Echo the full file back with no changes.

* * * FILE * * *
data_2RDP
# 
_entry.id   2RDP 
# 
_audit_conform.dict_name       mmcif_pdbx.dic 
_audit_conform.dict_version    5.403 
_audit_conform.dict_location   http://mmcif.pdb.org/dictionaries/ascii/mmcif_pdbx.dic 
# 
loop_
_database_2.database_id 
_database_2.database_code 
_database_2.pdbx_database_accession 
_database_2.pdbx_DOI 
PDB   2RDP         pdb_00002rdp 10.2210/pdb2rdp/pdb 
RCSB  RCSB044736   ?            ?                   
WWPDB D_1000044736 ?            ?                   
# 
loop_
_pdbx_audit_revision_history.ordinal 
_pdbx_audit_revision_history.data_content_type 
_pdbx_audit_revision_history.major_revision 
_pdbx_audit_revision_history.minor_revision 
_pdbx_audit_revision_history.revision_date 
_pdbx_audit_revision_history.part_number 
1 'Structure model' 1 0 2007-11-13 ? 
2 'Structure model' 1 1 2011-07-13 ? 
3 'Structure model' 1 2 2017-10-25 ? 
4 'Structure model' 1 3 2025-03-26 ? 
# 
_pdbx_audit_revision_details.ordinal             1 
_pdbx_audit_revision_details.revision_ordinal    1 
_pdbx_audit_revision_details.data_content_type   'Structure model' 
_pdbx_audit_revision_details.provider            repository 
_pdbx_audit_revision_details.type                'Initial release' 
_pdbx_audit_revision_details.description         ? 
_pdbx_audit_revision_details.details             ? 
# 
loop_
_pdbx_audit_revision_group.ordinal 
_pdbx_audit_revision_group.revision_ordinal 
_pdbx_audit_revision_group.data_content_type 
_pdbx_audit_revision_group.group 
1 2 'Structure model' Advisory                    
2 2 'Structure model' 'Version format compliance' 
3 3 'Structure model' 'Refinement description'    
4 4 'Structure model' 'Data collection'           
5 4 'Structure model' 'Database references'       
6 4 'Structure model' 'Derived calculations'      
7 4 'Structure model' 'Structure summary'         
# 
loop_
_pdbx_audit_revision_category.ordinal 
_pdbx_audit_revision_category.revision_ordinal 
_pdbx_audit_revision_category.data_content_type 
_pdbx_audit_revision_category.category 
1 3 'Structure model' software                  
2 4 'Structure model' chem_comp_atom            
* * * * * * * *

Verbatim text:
data_2RDP
# 
_entry.id   2RDP 
# 
_audit_conform.dict_name       mmcif_pdbx.dic 
_audit_conform.dict_version    5.403 
_audit_conform.dict_location   http://mmcif.pdb.org/dictionaries/ascii/mmcif_pdbx.dic 
# 
loop_
_database_2.database_id 
_database_2.database_code 
_database_2.pdbx_database_accession 
_database_2.pdbx_DOI 
PDB   2RDP         pdb_00002rdp 10.2210/pdb2rdp/pdb 
RCSB  RCSB044736   ?            ?                   
WWPDB D_1000044736 ?            ?                   
# 
loop_
_pdbx_audit_revision_history.ordinal 
_pdbx_audit_revision_history.data_content_type 
_pdbx_audit_revision_history.major_revision 
_pdbx_audit_revision_history.minor_revision 
_pdbx_audit_revision_history.revision_date 
_pdbx_audit_revision_history.part_number 
1 'Structure model' 1 0 2007-11-13 ? 
2 'Structure model' 1 1 2011-07-13 ? 
3 'Structure model' 1 2 2017-10-25 ? 
4 'Structure model' 1 3 2025-03-26 ? 
# 
_pdbx_audit_revision_details.ordinal             1 
_pdbx_audit_revision_details.revision_ordinal    1 
_pdbx_audit_revision_details.data_content_type   'Structure model' 
_pdbx_audit_revision_details.provider            repository 
_pdbx_audit_revision_details.type                'Initial release' 
_pdbx_audit_revision_details.description         ? 
_pdbx_audit_revision_details.details             ? 
# 
loop_
_pdbx_audit_revision_group.ordinal 
_pdbx_audit_revision_group.revision_ordinal 
_pdbx_audit_revision_group.data_content_type 
_pdbx_audit_revision_group.group 
1 2 'Structure model' Advisory                    
2 2 'Structure model' 'Version format compliance' 
3 3 'Structure model' 'Refinement description'    
4 4 'Structure model' 'Data collection'           
5 4 'Structure model' 'Database references'       
6 4 'Structure model' 'Derived calculations'      
7 4 'Structure model' 'Structure summary'         
# 
loop_
_pdbx_audit_revision_category.ordinal 
_pdbx_audit_revision_category.revision_ordinal 
_pdbx_audit_revision_category.data_content_type 
_pdbx_audit_revision_category.category 
1 3 'Structure model' software                  
2 4 'Structure model' chem_comp_atom            